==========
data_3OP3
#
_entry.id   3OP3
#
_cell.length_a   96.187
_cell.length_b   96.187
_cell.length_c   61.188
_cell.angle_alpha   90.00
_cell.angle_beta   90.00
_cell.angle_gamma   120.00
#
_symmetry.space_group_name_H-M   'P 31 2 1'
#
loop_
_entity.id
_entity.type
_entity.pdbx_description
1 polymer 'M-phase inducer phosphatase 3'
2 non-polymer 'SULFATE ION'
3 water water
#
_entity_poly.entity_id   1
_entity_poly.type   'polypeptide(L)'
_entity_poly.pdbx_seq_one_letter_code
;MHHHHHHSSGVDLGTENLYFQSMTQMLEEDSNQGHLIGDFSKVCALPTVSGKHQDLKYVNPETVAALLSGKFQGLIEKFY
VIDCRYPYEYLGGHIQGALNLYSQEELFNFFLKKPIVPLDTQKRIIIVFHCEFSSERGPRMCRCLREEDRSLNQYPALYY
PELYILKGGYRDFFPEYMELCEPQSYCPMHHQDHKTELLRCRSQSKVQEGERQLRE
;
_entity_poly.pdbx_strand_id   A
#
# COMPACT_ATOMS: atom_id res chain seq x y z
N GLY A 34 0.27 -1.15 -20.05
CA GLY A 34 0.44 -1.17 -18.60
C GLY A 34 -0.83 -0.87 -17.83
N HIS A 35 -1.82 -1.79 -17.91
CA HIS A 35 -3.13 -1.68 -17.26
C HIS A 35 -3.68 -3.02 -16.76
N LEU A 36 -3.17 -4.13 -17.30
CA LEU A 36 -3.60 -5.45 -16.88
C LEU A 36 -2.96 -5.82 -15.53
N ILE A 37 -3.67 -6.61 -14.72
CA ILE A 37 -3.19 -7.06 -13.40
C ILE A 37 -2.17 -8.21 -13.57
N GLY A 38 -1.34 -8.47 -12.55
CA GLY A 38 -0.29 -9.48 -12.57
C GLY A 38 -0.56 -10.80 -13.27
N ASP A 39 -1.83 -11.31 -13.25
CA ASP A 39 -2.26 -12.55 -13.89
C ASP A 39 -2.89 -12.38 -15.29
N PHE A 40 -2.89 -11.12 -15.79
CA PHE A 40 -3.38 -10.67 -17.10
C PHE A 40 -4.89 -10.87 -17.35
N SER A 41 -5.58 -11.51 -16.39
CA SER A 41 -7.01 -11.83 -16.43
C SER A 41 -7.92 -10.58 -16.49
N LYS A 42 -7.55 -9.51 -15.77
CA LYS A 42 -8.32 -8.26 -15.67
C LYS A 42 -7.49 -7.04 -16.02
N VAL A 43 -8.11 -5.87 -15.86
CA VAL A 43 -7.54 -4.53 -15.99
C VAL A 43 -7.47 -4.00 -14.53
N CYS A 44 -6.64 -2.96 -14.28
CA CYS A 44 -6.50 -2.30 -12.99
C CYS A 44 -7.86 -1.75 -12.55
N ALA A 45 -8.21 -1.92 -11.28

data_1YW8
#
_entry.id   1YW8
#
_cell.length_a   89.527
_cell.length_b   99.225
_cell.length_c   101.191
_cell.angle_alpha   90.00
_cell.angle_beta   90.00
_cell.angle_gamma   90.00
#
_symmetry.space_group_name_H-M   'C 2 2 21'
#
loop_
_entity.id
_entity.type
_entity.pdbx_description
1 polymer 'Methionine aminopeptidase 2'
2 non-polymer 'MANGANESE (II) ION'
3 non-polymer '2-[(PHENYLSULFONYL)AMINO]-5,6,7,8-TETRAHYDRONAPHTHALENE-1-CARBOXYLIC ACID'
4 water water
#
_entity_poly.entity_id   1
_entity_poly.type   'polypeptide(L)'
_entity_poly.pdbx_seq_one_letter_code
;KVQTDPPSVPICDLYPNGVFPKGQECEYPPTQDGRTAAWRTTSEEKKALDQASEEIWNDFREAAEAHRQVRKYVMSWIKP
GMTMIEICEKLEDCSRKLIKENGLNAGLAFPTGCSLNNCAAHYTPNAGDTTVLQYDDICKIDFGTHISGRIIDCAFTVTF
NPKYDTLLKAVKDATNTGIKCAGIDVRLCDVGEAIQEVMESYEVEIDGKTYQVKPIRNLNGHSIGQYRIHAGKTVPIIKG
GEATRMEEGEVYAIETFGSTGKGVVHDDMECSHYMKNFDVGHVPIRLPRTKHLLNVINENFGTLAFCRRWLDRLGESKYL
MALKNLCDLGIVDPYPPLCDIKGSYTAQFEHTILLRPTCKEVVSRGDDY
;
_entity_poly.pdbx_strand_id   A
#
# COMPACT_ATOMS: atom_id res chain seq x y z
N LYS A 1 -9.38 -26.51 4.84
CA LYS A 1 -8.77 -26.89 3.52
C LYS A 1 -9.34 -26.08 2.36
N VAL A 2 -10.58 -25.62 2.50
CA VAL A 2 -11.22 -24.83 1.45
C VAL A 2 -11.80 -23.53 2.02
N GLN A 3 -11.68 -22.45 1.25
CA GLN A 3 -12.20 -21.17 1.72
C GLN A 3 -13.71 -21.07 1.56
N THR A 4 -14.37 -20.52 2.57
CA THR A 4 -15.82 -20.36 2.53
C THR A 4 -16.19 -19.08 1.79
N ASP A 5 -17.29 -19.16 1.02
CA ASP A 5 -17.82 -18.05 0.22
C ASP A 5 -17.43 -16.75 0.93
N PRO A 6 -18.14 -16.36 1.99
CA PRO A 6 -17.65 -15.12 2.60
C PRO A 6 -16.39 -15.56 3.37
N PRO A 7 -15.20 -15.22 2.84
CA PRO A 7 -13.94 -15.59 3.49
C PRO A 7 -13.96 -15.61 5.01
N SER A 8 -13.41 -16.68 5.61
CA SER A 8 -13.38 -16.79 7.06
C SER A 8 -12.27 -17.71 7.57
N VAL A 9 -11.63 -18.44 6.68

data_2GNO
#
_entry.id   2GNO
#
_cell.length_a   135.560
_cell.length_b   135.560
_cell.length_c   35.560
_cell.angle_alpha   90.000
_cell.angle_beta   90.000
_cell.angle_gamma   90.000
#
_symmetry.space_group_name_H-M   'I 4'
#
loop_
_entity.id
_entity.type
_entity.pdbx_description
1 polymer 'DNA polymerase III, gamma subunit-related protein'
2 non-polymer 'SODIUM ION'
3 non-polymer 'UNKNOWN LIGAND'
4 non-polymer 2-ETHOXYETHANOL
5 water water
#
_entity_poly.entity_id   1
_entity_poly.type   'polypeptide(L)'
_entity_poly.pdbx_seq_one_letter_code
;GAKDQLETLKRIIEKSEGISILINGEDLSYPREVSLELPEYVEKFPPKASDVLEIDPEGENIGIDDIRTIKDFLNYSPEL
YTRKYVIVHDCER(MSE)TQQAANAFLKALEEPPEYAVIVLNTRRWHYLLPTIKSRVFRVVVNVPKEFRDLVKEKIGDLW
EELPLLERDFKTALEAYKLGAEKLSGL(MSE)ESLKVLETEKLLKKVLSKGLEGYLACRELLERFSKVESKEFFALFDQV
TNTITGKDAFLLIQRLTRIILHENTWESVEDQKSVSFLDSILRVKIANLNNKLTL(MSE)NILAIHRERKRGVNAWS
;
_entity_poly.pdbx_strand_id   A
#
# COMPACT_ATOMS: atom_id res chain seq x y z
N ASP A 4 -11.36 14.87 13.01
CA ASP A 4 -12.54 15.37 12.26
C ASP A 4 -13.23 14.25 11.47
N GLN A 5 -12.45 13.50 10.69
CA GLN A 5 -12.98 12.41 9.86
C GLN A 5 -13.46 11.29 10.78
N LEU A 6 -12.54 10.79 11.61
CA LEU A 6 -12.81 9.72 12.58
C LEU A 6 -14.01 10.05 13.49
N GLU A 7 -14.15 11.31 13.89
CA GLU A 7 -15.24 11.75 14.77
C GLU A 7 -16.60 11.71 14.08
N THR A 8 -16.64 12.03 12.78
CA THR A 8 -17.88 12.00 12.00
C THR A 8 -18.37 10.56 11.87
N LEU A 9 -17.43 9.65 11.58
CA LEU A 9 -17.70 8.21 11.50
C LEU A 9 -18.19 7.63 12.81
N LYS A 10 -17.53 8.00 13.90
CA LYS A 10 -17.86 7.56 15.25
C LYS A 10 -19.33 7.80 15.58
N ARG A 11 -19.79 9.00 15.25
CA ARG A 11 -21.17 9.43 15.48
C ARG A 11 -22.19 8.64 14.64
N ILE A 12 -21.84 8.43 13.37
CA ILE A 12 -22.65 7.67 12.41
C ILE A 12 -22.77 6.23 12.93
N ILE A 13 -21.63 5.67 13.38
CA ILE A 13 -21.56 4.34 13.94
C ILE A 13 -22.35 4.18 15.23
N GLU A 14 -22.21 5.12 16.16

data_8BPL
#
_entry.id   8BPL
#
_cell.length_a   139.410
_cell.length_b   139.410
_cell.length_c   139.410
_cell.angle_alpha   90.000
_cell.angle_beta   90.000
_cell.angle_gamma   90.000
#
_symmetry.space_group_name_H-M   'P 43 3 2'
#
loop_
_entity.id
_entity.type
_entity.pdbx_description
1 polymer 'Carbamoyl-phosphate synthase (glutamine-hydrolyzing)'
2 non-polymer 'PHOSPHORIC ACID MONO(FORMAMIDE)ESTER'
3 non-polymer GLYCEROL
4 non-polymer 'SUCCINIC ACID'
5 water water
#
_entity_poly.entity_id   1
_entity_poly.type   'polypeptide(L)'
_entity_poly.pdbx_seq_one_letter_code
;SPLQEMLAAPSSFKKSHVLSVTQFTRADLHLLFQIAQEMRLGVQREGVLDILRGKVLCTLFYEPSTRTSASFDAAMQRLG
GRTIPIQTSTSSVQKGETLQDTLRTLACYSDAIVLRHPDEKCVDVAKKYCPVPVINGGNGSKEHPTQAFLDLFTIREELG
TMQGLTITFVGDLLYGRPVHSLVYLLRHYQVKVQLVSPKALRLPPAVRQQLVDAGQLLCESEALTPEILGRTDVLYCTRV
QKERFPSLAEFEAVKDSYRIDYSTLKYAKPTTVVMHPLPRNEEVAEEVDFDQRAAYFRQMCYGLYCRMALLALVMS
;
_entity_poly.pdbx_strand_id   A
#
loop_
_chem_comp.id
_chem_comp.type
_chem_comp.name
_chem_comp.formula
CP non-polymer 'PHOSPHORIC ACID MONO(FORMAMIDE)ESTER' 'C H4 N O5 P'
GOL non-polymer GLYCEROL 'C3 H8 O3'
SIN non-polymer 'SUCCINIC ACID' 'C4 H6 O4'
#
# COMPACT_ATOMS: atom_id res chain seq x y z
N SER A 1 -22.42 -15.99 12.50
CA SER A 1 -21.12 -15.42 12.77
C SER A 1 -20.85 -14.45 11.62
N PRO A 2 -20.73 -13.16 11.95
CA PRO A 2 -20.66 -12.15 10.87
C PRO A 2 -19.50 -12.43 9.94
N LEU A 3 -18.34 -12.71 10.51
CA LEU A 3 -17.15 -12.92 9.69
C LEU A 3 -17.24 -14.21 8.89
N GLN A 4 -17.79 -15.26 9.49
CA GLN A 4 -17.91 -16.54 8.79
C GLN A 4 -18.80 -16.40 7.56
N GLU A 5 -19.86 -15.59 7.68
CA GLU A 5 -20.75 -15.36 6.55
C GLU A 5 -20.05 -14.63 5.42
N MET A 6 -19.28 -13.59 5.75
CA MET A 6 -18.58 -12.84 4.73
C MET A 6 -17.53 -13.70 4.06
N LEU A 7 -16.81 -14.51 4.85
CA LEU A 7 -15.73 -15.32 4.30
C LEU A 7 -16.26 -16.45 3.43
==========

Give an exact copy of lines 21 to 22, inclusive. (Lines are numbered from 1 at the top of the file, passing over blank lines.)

#
_entity_poly.entity_id   1